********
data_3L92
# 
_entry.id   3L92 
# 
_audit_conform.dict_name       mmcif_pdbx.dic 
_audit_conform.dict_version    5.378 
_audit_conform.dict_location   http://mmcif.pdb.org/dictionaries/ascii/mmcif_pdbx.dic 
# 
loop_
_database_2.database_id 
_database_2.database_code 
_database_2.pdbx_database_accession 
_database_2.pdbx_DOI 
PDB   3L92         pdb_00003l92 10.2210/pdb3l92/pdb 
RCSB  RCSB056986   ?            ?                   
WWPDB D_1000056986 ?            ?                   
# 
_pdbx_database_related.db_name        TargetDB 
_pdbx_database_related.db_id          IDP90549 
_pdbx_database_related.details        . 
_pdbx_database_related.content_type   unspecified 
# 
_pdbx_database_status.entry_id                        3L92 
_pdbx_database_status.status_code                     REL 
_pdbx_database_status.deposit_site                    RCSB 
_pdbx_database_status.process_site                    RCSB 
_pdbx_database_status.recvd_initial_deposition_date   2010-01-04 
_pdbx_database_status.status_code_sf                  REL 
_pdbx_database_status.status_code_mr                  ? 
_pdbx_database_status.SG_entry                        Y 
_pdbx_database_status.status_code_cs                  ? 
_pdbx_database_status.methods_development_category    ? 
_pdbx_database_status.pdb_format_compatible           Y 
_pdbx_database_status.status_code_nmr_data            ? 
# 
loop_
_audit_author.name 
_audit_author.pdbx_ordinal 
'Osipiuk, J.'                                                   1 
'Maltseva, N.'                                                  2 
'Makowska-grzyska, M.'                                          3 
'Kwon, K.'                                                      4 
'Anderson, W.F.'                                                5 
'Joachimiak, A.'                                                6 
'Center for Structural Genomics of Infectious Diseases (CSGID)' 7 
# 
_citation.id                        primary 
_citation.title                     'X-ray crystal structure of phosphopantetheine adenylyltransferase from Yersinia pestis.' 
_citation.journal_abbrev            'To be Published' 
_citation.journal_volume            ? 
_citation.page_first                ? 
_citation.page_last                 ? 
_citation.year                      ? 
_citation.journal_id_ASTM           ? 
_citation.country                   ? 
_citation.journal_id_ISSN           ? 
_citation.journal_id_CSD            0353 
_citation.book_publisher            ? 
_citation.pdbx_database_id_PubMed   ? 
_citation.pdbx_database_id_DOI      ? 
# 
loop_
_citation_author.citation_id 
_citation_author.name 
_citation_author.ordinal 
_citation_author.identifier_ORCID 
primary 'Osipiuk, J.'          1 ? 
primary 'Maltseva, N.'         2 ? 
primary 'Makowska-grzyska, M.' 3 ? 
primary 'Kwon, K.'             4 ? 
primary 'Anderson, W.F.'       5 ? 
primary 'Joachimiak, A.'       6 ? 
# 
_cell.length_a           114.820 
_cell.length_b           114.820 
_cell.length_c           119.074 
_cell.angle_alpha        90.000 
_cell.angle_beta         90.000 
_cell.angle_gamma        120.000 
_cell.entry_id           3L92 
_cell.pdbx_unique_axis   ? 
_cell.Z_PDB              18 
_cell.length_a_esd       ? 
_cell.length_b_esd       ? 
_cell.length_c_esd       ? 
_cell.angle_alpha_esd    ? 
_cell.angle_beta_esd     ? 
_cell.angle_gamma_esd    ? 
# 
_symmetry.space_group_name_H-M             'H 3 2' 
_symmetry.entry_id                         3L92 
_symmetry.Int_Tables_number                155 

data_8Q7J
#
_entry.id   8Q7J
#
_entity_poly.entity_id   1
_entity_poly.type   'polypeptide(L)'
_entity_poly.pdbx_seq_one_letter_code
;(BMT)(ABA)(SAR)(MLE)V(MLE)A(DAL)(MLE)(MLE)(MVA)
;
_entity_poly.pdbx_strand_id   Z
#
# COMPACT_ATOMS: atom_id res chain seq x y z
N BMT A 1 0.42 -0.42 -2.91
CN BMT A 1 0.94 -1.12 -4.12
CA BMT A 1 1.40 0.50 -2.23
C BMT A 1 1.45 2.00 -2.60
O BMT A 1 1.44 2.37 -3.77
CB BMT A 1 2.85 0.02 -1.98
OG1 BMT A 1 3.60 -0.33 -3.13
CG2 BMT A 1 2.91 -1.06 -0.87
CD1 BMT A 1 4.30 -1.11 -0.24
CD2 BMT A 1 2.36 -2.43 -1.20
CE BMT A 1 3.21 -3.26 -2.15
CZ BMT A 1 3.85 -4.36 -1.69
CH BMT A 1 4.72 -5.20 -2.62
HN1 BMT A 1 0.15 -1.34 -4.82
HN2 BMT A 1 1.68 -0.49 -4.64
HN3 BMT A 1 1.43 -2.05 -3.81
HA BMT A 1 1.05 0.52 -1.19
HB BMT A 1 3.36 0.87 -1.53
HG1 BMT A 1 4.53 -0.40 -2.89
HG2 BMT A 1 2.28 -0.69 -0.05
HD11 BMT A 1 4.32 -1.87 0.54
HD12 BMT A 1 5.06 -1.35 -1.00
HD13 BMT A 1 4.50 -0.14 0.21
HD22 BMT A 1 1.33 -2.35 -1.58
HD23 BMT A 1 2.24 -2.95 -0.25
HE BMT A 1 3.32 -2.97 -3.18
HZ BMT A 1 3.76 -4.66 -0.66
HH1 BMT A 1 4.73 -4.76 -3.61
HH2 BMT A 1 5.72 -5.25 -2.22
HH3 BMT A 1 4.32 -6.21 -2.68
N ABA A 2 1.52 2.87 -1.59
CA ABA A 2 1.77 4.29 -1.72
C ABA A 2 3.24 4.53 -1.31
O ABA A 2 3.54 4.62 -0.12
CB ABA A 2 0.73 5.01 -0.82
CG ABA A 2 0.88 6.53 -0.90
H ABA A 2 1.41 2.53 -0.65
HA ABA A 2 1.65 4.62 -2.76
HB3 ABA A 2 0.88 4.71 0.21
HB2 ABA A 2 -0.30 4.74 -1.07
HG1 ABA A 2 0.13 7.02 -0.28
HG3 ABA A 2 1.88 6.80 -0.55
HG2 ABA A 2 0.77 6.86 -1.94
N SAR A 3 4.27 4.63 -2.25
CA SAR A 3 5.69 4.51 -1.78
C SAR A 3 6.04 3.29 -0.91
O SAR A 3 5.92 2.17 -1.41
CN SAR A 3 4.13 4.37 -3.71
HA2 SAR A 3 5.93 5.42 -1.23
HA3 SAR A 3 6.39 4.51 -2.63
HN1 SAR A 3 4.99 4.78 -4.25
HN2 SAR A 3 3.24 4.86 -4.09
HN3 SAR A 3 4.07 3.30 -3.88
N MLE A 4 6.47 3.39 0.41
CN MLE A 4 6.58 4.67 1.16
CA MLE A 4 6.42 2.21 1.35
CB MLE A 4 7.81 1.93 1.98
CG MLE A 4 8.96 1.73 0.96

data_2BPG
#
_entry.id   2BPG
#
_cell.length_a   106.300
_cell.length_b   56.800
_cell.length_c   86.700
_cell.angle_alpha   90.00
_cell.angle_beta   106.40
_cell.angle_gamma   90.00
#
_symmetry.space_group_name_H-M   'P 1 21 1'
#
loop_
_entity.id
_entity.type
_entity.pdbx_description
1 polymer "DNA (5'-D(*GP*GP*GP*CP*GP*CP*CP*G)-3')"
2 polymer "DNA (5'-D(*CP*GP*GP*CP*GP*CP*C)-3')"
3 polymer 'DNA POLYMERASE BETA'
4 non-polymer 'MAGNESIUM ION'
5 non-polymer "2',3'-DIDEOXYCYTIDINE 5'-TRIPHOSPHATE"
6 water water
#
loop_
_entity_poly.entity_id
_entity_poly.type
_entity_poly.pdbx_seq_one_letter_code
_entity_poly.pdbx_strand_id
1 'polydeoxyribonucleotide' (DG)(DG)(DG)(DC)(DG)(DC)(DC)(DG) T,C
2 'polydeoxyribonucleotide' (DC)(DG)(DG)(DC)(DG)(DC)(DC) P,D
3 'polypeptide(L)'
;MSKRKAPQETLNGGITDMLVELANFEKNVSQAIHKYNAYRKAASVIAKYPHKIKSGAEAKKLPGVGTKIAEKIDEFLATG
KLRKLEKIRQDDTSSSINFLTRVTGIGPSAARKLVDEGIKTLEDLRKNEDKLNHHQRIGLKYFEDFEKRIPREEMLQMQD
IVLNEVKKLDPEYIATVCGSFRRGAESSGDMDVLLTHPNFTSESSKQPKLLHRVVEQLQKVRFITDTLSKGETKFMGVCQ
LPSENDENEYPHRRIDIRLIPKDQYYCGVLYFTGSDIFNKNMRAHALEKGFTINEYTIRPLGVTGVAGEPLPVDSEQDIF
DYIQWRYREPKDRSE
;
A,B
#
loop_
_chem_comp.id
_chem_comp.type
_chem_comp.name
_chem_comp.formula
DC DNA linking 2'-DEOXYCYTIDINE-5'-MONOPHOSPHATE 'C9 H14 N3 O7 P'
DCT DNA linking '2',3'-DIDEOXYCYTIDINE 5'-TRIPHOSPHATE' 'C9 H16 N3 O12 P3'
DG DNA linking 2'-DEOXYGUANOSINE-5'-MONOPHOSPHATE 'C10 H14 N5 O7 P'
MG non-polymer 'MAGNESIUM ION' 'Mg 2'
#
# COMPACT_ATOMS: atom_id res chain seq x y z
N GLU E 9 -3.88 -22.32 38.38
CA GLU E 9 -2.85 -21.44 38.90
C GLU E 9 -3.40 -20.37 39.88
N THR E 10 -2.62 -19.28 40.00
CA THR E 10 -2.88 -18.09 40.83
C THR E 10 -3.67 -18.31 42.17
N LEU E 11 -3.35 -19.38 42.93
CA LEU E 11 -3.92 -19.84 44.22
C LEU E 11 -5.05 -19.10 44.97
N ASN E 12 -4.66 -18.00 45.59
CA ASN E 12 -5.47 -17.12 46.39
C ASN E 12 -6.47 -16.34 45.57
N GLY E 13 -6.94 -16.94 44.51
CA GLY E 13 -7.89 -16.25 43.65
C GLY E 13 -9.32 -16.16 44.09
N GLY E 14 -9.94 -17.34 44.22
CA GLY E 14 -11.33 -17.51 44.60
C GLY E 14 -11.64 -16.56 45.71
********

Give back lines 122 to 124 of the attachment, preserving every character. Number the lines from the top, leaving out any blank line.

HB BMT A 1 3.36 0.87 -1.53
HG1 BMT A 1 4.53 -0.40 -2.89
HG2 BMT A 1 2.28 -0.69 -0.05